UK residents could wait five years for fracking compensation
UK householders affected by fracking could be paid some of proceeds of the controversial shale gas extraction method — but it may take years to see the money.
The Shale Wealth Fund, which will be formally consulted upon this week, was previously expected to distribute gas proceeds exclusively to community trusts and local authorities. This weekend, Prime Minister Theresa May announced that she wanted compensation to be extended to local residents, as well.
“As I said on my first night as prime minister: when we take the big calls, we’ll think not of the powerful but of you,” May said. “This announcement is an example of putting those principles into action. It’s about making sure people personally benefit from economic decisions that are taken – not just councils – and putting them back in control over their lives.”
However, the government admitted that payments of up to £10,000 provided to households near fracking wells would not be distributed until a site is operating and producing gas — which will take at least five years after exploration commences.
The Shale Wealth Fund will be made up of 10 percent of tax revenues from shale gas production. No two wells will provide the same amount of tax revenues, which means that some households will be given less than others under the scheme.
At present, only one shale well in the UK — located near the village of Kisby Misperton in North Yorkshire — has been approved for fracking.
Hydrostor receives $4m funding for A-CAES facility in Canada
Hydrostor has received $4m funding to develop a 300-500MW Advanced Compressed Air Energy Storage (A-CAES) facility in Canada.
The funding will be used to complete essential engineering and planning, and enable Hydrostor to plan construction.
The project will be modeled on Hydrostor’s commercially operating Goderich storage facility, providing up to 12 hours of energy storage.
Hydrostor’s A-CAES system supports Canada’s green economic transition by designing, building, and operating emissions-free energy storage facilities, and employing people, suppliers, and technologies from the oil and gas sector.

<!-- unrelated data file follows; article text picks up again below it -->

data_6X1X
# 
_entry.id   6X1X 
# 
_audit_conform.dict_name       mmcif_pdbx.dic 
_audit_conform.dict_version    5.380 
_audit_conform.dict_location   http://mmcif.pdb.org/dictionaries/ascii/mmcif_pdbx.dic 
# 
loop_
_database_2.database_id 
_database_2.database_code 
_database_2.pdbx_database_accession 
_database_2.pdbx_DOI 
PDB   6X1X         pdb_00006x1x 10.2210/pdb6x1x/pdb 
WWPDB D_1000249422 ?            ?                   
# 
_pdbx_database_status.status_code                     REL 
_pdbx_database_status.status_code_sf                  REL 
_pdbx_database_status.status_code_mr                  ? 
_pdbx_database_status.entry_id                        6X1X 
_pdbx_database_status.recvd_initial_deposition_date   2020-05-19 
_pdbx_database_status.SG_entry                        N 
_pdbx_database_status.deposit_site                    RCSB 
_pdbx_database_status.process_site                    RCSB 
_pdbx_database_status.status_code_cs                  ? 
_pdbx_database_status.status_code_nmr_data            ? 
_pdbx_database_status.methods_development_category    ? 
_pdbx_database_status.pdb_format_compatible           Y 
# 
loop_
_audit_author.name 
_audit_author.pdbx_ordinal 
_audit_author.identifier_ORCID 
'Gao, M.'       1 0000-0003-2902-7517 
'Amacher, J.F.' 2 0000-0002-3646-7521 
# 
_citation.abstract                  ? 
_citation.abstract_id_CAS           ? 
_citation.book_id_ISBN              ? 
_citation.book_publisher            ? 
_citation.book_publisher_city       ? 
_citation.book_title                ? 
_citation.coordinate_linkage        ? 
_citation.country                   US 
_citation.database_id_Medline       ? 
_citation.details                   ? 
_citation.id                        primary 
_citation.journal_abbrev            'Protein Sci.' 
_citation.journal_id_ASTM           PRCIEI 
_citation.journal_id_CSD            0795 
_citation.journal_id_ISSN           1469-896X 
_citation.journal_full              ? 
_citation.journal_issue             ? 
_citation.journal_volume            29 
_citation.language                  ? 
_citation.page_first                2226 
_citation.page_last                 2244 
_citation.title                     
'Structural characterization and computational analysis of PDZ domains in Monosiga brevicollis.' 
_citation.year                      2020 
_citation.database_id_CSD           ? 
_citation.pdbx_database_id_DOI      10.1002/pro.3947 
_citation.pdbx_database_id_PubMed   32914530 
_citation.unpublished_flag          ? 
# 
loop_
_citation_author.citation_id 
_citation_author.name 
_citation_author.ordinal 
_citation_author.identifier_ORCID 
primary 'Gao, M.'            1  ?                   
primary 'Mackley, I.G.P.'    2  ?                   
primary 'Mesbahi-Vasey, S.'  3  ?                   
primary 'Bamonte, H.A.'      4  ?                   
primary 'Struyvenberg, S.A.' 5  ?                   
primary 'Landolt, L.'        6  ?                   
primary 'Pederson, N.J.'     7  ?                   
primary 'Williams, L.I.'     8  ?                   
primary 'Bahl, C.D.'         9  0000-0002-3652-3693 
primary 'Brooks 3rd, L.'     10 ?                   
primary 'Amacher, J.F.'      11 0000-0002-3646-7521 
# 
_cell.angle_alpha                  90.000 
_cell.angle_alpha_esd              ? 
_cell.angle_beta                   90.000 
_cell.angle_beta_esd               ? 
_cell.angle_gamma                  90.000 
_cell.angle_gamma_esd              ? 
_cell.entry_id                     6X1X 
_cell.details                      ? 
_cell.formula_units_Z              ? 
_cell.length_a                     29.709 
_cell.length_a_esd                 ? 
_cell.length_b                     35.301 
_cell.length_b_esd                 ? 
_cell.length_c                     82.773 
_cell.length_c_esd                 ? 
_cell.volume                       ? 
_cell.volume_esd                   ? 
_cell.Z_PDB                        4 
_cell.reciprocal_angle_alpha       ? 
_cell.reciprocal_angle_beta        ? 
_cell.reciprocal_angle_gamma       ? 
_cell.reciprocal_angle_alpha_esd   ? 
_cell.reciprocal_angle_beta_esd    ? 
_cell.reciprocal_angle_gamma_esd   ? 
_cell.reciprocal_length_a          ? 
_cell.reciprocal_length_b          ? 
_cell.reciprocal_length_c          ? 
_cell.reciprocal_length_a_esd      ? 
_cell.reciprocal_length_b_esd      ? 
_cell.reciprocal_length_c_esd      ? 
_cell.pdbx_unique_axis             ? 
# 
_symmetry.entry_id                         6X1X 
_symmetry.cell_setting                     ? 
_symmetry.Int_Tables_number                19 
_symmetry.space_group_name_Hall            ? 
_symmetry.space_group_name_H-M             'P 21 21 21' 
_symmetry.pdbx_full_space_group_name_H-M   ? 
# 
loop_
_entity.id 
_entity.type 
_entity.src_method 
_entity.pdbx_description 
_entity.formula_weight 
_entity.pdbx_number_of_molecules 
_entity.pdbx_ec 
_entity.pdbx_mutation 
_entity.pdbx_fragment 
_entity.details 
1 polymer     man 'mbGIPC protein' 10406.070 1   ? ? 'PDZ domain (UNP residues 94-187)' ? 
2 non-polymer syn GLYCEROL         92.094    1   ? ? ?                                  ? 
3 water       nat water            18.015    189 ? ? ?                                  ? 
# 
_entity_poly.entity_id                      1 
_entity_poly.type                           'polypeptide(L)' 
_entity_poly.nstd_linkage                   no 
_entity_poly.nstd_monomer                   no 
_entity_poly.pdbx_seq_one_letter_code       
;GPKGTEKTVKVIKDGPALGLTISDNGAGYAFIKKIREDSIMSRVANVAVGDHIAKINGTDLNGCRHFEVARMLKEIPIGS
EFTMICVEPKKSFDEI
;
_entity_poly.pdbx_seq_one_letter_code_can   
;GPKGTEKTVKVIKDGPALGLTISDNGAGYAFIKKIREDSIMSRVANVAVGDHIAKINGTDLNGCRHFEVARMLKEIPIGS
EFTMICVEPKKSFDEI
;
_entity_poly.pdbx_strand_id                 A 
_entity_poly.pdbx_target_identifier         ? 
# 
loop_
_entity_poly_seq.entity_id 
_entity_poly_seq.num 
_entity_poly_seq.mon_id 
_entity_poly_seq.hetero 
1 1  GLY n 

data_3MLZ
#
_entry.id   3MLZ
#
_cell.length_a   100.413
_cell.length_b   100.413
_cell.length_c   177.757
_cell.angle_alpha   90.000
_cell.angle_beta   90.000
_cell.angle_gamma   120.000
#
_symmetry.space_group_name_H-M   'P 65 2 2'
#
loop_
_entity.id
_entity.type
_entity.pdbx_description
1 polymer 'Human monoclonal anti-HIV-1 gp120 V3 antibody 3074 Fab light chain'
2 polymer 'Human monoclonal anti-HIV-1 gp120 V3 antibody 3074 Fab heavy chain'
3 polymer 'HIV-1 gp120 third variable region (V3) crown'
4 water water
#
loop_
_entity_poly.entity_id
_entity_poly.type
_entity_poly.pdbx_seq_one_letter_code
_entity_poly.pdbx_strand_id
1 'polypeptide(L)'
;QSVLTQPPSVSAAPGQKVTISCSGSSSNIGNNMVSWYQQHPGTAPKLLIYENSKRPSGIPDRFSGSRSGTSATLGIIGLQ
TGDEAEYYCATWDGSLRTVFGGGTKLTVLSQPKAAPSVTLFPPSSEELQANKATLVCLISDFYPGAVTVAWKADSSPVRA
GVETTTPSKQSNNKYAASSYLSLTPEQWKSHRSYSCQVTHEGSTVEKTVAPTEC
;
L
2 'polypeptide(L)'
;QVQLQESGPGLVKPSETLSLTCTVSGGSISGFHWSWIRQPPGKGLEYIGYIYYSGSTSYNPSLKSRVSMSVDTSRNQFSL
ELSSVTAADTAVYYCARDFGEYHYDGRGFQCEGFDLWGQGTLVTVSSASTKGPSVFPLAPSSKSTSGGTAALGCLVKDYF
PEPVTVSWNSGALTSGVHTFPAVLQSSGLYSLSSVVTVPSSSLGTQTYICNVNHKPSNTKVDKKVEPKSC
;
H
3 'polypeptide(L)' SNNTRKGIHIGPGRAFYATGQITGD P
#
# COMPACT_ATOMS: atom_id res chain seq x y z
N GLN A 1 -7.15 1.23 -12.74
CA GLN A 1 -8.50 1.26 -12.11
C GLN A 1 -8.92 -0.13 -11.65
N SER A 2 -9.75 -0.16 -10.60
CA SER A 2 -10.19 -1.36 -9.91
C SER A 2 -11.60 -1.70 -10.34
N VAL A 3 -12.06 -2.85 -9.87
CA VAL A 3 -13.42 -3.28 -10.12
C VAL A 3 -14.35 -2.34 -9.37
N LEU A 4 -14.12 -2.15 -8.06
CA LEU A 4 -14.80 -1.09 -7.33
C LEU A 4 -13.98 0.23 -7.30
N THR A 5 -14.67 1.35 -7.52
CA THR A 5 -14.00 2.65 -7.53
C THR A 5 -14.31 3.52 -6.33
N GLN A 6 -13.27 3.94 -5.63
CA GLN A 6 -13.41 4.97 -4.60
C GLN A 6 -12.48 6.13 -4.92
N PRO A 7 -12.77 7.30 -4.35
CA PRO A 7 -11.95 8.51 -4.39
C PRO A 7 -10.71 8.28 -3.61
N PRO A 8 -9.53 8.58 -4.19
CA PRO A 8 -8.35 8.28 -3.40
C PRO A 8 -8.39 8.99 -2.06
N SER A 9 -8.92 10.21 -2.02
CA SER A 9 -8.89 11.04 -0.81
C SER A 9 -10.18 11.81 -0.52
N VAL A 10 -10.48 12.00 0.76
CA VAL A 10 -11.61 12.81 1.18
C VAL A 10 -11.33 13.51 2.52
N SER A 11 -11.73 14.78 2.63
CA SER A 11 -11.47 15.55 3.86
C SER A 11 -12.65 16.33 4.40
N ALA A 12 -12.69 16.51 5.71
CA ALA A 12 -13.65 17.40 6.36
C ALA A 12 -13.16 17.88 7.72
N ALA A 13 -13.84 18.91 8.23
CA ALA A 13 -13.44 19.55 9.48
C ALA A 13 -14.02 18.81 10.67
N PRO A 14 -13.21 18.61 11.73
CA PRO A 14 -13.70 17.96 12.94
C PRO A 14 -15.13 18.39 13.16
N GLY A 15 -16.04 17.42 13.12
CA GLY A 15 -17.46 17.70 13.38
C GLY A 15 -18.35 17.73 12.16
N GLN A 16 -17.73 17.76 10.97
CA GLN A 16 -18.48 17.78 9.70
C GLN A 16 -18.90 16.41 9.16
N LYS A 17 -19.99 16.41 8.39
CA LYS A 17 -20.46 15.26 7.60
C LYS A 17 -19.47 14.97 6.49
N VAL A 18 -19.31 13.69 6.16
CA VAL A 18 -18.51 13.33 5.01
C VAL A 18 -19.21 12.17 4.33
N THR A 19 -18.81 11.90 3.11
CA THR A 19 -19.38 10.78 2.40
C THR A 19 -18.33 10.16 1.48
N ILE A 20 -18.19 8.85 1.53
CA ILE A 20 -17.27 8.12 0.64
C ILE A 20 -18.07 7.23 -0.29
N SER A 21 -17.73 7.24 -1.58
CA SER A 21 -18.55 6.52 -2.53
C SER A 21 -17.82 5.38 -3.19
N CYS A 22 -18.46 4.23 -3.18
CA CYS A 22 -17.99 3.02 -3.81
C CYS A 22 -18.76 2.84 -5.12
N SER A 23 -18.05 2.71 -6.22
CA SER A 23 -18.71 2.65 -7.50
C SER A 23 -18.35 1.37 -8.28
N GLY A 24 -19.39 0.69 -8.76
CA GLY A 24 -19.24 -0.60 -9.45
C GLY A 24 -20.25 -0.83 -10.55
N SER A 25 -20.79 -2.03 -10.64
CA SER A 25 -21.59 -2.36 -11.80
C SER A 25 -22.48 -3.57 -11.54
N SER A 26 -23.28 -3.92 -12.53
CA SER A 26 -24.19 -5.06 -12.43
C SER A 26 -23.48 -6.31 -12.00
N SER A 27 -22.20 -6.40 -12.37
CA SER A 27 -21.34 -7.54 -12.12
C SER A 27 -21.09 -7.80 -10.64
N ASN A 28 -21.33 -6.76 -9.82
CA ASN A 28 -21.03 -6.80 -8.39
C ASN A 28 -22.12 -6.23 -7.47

The Honorable Seamus O’Regan, Jr. Minister of Natural Resources, said: “Investing in clean technology will lower emissions and increase our competitiveness. This is how we get to net zero by 2050.”
A-CAES has the potential to lower greenhouse gas emissions by enabling the transition to a cleaner and more flexible electricity grid. Specifically, the low-impact and cost-effective technology will reduce the use of fossil fuels and will provide reliable and bankable energy storage solutions for utilities and regulators, while integrating renewable energy for sustainable growth.
Curtis VanWalleghem, Hydrostor’s Chief Executive Officer, said: “We are grateful for the federal government’s support of our long duration energy storage solution that is critical to enabling the clean energy transition. This made-in-Canada solution, with the support of NRCan and Sustainable Development Technology Canada, is ready to be widely deployed within Canada and globally to lower electricity rates and decarbonize the electricity sector."
The Rosamond A-CAES 500MW Project is under advanced development and targeting a 2024 launch. It is designed to turn California’s growing solar and wind resources into on-demand peak capacity while allowing for closure of fossil fuel generating stations.
Hydrostor closed US$37 million (C$49 million) in growth financing in September 2019.